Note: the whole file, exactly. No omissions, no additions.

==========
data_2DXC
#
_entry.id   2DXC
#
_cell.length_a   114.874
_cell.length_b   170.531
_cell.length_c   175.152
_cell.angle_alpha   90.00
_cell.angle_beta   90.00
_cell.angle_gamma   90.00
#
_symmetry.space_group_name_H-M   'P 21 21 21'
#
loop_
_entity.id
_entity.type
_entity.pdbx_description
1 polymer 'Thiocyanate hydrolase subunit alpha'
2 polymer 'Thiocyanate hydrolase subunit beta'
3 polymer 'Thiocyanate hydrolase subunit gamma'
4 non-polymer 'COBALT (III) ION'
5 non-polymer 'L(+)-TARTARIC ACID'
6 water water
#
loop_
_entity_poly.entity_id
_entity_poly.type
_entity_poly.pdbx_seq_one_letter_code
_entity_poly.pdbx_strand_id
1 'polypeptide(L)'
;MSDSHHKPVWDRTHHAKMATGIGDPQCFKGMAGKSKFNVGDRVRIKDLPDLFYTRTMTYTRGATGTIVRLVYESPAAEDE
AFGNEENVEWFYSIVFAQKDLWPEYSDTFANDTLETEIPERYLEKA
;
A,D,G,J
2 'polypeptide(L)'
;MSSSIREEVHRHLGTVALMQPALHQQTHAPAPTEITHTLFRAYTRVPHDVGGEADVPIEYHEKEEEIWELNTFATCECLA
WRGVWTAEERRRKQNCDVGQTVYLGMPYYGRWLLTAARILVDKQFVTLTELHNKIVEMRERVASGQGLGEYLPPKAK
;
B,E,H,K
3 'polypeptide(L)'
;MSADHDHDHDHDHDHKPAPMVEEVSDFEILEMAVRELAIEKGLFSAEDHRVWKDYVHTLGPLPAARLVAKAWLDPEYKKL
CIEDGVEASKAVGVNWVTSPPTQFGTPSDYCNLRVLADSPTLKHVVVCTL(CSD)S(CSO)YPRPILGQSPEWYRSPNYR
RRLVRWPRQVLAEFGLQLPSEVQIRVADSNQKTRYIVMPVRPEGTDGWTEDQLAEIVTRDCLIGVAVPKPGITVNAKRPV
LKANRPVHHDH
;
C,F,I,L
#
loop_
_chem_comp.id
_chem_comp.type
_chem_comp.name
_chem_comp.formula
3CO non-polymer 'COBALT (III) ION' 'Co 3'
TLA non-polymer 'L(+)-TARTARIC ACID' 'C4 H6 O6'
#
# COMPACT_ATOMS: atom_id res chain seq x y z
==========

data_2DXC
#
_entry.id   2DXC
#
_cell.length_a   114.874
_cell.length_b   170.531
_cell.length_c   175.152
_cell.angle_alpha   90.00
_cell.angle_beta   90.00
_cell.angle_gamma   90.00
#
_symmetry.space_group_name_H-M   'P 21 21 21'
#
loop_
_entity.id
_entity.type
_entity.pdbx_description
1 polymer 'Thiocyanate hydrolase subunit alpha'
2 polymer 'Thiocyanate hydrolase subunit beta'
3 polymer 'Thiocyanate hydrolase subunit gamma'
4 non-polymer 'COBALT (III) ION'
5 non-polymer 'L(+)-TARTARIC ACID'
6 water water
#
loop_
_entity_poly.entity_id
_entity_poly.type
_entity_poly.pdbx_seq_one_letter_code
_entity_poly.pdbx_strand_id
1 'polypeptide(L)'
;MSDSHHKPVWDRTHHAKMATGIGDPQCFKGMAGKSKFNVGDRVRIKDLPDLFYTRTMTYTRGATGTIVRLVYESPAAEDE
AFGNEENVEWFYSIVFAQKDLWPEYSDTFANDTLETEIPERYLEKA
;
A,D,G,J
2 'polypeptide(L)'
;MSSSIREEVHRHLGTVALMQPALHQQTHAPAPTEITHTLFRAYTRVPHDVGGEADVPIEYHEKEEEIWELNTFATCECLA
WRGVWTAEERRRKQNCDVGQTVYLGMPYYGRWLLTAARILVDKQFVTLTELHNKIVEMRERVASGQGLGEYLPPKAK
;
B,E,H,K
3 'polypeptide(L)'
;MSADHDHDHDHDHDHKPAPMVEEVSDFEILEMAVRELAIEKGLFSAEDHRVWKDYVHTLGPLPAARLVAKAWLDPEYKKL
CIEDGVEASKAVGVNWVTSPPTQFGTPSDYCNLRVLADSPTLKHVVVCTL(CSD)S(CSO)YPRPILGQSPEWYRSPNYR
RRLVRWPRQVLAEFGLQLPSEVQIRVADSNQKTRYIVMPVRPEGTDGWTEDQLAEIVTRDCLIGVAVPKPGITVNAKRPV
LKANRPVHHDH
;
C,F,I,L
#
loop_
_chem_comp.id
_chem_comp.type
_chem_comp.name
_chem_comp.formula
3CO non-polymer 'COBALT (III) ION' 'Co 3'
TLA non-polymer 'L(+)-TARTARIC ACID' 'C4 H6 O6'
#
# COMPACT_ATOMS: atom_id res chain seq x y z